Aug 11, 2018

Black widow spiders are heading north due to climate change

Canada
by
Abbey Interrante
,
Newsweek
A pair of black widow spiders with an egg sack emerge from their spot on the banks of the Irtysh river near Pavlodar, Kazakhstan. The black widow spider’s venom is 15 times stronger than a rattlesnake’s. Photo: Stringer/Reuters
A pair of black widow spiders with an egg sack emerge from their spot on the banks of the Irtysh river near Pavlodar, Kazakhstan. The black widow spider’s venom is 15 times stronger than a rattlesnake’s. Photo: Stringer/Reuters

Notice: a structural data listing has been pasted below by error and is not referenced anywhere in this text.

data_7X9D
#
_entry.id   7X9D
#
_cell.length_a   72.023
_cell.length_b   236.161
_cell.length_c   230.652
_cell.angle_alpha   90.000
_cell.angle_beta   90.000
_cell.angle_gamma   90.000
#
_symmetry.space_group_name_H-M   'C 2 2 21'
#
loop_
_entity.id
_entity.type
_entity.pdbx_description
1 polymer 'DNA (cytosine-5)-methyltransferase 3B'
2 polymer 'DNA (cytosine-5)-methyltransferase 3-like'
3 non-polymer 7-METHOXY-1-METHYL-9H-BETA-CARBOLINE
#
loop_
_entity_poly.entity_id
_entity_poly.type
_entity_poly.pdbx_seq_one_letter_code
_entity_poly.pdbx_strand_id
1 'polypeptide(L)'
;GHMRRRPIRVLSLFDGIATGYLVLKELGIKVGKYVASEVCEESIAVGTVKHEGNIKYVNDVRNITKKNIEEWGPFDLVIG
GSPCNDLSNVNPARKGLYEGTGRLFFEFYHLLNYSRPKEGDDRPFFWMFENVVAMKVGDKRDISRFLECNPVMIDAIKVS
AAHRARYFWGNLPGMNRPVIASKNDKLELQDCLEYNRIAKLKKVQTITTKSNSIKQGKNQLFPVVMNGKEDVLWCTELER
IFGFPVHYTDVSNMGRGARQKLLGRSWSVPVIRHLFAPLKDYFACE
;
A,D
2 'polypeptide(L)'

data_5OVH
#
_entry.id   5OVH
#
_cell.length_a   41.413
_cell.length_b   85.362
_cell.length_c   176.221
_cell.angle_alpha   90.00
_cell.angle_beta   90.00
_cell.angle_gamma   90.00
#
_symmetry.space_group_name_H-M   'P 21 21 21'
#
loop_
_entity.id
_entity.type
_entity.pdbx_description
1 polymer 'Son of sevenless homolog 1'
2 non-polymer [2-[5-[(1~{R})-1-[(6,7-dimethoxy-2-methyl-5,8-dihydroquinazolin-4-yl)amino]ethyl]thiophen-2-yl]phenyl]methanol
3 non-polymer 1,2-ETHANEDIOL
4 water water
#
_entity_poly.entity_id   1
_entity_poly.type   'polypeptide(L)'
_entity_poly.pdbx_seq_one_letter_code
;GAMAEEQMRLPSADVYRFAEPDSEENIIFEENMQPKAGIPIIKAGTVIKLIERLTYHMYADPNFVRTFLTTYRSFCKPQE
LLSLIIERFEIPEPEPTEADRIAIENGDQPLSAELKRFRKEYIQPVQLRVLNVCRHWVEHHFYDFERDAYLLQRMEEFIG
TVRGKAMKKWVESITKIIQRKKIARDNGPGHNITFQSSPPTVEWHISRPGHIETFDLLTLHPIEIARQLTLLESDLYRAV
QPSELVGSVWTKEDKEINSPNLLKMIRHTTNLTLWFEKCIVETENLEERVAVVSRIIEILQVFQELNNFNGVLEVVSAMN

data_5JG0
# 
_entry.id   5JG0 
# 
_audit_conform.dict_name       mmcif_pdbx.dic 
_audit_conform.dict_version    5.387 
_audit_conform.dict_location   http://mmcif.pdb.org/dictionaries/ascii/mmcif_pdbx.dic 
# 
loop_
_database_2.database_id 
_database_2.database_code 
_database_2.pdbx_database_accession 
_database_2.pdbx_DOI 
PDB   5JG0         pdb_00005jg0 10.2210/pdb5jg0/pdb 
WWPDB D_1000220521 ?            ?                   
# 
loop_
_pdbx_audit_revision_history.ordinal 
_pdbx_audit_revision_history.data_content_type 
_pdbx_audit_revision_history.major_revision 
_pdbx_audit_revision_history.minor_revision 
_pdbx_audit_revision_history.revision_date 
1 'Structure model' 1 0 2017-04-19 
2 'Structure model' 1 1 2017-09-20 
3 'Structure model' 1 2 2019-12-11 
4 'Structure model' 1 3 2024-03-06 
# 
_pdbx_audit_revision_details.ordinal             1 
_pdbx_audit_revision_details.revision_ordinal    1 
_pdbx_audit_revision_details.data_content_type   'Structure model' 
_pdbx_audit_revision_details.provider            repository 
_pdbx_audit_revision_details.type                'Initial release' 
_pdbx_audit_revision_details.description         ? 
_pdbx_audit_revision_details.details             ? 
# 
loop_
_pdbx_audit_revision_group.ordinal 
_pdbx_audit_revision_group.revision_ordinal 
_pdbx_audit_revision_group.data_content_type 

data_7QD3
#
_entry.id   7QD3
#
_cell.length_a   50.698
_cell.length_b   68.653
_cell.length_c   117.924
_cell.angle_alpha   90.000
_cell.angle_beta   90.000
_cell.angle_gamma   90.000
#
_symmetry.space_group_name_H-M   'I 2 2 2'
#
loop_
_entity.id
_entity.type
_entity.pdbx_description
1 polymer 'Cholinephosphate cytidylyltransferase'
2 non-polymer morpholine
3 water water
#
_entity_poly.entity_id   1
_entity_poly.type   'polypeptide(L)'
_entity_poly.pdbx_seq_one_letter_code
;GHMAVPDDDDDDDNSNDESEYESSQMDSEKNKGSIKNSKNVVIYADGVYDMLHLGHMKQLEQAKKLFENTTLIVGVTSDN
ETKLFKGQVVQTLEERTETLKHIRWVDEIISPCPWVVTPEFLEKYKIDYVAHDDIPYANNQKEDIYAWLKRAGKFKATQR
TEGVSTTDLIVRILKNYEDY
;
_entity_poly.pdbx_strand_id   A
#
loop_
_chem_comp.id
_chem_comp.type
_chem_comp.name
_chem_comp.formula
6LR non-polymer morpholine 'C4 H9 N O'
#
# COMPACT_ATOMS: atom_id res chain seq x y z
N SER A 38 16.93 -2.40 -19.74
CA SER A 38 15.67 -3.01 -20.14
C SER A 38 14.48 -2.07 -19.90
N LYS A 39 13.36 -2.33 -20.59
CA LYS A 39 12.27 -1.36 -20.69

As climate change warms the earth, black widow spiders are moving north.

The spiders are notorious, because venom is 15 times stronger than a rattlesnake’s. A bite can cause aches, pains, and paralysis of the diaphragm which make breathing difficult. 

In a study published in PLOS One on Wednesday, Canadian researchers reported that over the past 60 years the northernmost point black widow spiders live has moved 31 miles north, into southern Canada. The scientists believe that the spread of the spiders, which prefer a temperate climate, is due to climate change.